Thanks to NetGalley and the publisher for this complimentary ARC in exchange for my honest review. Mistress of the Ritz, to paint it in broad strokes, is a story about love and war in France during the Nazi occupation. However, it isn't a flowery romance in the midst of a crisis, like some historical fiction that I've read. The story of Blanche Ross, an American who hoped to be a movie star, and Claude Auzello, a French hotel manager, is told through a combination of flashbacks and present-time (for the characters) storytelling. Sometimes flashbacks in stories can be a little confusing or hard to keep up with, but the dates are all at the tops of the chapters as things go back and forth between Blanche and Claude's point of view, so things were pretty easy to follow in this novel. When the story begins, Blanche and Claude, who met and were engaged to be married in the whirlwind space of about two weeks a few years back, have just returned from fighting for the French in World War Two. They return to the Ritz hotel in Paris, of which Claude is the manager, dirty, bedraggled, and tired - only to find that just as Paris is now occupied by the Nazis, so the Ritz has become a Nazi headquarters. They must now cater to the every whim of those evil men that Claude just fought against, and keep up the remarkable service that the Ritz has always been famous for. What's more, Claude and Blanche seem to be fighting kind of a war of their own in their marriage - against each other. Their marriage was spur of the moment, and as the book progresses they by turns fight each other and love each other - and learn at times how little they've really known about each other, despite having been married for several years now. It took me a bit to warm up to the book, as a lot of the beginning was just Claude and Blanche's back-and-forth arguing, however, things do progress past that and things turn more to the historical side, focusing on both the Resistance and those who collaborated with the Nazis. I found this interesting because there's lots of historical fiction that takes place during World War Two, but not as many that focus on Paris during that time, especially from the point of view of the wealthy who had less to worry about during the time, but all the same saw what was going on and played their own part in the events that were taking place. All in all I think this is a good addition to your historical fiction shelf!
Mistress of the Ritz is an engrossing historical fiction novel. It tells the story of Blanche and Claude Auzello during WWII, in occupied France. After a quick, whirlwind romance in Paris, Claude and Blanche married. Claude never considered the possibility that his new American wife would have difficulty in accepting her role as a French wife. He should have. Claude expected Blanche to cook, clean, satisfy his needs, and then look the other way when he took a mistress. Blanche assumed that her husband would be faithful to her. She realized too late that she’d made a big mistake. Although their marriage was turbulent, bitter, and hurtful at times, they stayed together. Blanche enjoyed her role as mistress of the Ritz until the Nazis stormed in, took over, and used the Ritz as their headquarters. During the German Occupation, the Auzello’s marriage difficulties rose to a new destructive level. Blanche looked upon her husband with disgust whenever he bowed to the Nazis and fretted over them. She was also fed up with him leaving in the middle of the night to be with another woman. So, Blanche changed, made friends, drank, and worked on a new purpose for her life. And, Claude didn’t like it one bit. Claude really wanted to tell Blanche his secret. He just wasn’t convinced that she was trustworthy enough. What Claude didn’t realize was, that Blanche was hiding something as well. A secret, that was as dangerous, and risky as his own. Although the pace of the book slows down at times, it is still captivating and enjoyable. If you love reading WWII historical fiction books, this may be just the read for you. Thank you, Random House Publishing Group - Ballantine and NetGalley, for my advanced review copy.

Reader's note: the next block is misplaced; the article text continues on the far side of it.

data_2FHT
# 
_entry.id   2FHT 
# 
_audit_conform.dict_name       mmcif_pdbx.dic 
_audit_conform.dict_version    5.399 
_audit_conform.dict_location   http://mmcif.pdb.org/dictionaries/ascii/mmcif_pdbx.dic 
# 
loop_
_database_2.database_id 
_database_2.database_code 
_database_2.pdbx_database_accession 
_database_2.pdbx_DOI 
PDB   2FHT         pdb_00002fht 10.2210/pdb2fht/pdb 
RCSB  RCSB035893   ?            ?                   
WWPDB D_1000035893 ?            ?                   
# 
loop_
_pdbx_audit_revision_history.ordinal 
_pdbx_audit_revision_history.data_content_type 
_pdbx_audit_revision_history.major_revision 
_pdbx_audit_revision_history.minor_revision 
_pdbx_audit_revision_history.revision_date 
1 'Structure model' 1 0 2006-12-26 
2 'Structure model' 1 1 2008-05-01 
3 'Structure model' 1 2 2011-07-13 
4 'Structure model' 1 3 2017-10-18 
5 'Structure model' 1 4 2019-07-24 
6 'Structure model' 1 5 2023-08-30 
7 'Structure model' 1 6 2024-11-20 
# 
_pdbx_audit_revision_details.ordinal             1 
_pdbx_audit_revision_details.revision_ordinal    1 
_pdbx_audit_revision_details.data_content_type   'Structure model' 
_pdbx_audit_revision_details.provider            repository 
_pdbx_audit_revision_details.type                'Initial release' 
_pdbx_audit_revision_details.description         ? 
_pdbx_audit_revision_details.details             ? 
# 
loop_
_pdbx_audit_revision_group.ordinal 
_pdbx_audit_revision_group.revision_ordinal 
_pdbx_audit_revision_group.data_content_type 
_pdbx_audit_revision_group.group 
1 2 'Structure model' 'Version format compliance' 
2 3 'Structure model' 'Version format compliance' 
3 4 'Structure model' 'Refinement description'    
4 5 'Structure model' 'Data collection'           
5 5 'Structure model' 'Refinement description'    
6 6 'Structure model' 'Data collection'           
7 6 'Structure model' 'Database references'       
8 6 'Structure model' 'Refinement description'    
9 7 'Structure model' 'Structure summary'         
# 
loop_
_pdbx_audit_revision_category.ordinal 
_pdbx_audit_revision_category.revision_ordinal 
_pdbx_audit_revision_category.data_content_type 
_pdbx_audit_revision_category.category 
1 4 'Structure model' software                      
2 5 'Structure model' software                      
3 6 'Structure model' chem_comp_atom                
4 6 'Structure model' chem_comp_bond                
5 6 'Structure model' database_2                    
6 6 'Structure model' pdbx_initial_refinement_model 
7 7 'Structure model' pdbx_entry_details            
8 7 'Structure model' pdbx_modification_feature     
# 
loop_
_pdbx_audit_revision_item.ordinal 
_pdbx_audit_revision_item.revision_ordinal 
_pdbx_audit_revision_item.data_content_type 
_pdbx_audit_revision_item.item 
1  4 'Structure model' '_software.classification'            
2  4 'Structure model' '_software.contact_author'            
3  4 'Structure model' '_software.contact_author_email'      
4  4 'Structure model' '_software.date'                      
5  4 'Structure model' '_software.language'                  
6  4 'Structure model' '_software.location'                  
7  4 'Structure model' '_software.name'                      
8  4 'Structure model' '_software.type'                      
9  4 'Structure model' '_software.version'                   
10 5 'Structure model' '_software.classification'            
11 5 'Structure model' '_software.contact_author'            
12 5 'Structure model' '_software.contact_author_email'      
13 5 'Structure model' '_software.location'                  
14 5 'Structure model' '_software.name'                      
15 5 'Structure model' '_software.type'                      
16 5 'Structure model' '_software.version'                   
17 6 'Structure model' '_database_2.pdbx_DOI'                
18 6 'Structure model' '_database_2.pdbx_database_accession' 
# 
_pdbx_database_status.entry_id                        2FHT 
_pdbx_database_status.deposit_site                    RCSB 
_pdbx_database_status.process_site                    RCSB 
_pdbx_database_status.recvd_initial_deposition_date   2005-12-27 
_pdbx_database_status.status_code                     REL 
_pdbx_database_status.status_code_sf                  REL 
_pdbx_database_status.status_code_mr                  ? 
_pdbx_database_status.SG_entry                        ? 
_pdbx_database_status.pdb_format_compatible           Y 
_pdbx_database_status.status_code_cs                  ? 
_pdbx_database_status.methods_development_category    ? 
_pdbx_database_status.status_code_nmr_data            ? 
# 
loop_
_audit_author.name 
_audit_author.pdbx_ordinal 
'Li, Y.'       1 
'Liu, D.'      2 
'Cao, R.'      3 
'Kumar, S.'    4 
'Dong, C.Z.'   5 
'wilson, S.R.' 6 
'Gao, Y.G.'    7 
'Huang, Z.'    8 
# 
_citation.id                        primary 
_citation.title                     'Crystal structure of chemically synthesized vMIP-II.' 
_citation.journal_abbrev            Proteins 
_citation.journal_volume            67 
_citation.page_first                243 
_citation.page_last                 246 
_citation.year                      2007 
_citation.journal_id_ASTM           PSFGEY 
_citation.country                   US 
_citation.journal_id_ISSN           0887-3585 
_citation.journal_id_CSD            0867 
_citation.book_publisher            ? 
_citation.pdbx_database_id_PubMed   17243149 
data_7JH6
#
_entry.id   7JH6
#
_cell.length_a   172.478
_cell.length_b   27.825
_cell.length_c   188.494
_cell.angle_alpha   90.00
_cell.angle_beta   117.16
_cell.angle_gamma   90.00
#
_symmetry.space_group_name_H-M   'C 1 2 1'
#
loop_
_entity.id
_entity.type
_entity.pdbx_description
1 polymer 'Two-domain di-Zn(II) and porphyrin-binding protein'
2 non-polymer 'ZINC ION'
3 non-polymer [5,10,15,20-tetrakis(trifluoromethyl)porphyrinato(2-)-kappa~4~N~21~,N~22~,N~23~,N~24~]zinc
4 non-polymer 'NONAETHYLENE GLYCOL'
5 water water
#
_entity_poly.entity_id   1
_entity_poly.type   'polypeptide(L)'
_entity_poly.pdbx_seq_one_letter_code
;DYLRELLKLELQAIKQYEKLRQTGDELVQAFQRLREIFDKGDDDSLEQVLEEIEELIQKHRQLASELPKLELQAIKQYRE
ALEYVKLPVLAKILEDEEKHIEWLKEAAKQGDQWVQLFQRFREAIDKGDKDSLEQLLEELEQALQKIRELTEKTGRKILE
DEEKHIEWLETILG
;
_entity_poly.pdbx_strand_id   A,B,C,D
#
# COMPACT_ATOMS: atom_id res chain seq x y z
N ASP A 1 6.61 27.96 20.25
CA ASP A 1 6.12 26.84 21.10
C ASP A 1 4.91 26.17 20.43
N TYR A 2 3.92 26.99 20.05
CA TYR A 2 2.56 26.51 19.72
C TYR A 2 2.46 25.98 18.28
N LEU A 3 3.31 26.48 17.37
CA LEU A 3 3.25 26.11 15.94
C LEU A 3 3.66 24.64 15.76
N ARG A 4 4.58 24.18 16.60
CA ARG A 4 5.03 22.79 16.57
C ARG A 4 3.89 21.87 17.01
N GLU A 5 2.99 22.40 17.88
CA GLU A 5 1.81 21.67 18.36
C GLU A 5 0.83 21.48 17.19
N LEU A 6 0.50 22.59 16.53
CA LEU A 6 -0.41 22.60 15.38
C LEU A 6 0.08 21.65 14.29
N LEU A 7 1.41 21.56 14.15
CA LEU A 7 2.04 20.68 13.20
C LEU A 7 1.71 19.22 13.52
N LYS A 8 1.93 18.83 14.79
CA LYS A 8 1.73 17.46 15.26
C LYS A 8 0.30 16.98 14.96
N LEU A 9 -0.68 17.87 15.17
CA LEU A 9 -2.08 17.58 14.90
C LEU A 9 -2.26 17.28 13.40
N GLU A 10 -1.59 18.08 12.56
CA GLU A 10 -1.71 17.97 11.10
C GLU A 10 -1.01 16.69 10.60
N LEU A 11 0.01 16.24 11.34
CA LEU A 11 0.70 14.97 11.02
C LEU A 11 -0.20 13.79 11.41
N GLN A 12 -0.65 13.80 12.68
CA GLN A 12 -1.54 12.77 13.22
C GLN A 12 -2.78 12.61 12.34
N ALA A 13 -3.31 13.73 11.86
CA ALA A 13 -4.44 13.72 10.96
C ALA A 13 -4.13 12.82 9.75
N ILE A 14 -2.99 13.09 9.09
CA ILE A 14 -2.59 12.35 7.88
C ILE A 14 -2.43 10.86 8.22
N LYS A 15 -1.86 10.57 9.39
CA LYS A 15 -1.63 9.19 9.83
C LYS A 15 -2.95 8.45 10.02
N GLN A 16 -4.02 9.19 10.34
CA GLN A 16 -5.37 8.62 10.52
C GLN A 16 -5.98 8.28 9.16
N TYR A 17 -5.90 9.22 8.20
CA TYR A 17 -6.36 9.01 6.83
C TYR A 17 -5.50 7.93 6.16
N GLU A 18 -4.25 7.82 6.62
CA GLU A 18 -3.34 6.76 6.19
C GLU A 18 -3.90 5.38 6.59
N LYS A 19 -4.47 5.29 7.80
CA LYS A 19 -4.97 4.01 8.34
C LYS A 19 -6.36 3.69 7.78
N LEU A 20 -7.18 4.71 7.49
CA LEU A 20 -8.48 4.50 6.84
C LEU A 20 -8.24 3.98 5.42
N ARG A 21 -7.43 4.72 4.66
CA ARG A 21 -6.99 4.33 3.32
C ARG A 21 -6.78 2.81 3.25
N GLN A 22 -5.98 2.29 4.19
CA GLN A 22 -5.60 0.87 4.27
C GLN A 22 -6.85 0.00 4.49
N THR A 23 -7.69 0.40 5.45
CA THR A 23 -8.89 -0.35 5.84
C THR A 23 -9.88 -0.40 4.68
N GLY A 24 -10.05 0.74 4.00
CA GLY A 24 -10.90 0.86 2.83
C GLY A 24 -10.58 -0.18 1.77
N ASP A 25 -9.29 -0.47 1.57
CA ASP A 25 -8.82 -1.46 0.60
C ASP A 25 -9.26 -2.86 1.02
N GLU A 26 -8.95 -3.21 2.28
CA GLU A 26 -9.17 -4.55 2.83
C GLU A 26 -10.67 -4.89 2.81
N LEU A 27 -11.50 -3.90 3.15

Melanie Benjamin delivers a lusty rendition of the marriage of true life characters Claude and Blanche Auzello, spanning the time period between the 1920s and 1940s. Claude is the fiercely devoted Managing Director of the illustrious Hotel Ritz in Paris. There is an array of glitzy guests which include Hemingway, Picasso, Cole Porter etc. Iconic fashion designer, Coco Chanel has established residency at the hotel and is featured as a supporting character in the story. During June 1940, when the Nazis occupy Paris and take over the Ritz, everything changes. Claude must come to grips with serving the high-ranking Nazis who are billeted at the Ritz, despite his hatred of them. Claude himself is a former decorated French soldier who vehemently loves his country. Blanche is a former American actress who is struggling with a marriage to a “Frenchman.” The amazing wartime exploits of the pair is meticulously detailed . During the course of the story, a pivotal secret about Blanche is revealed. The true shocking ending to their story brought me to tears. I highly recommend this book.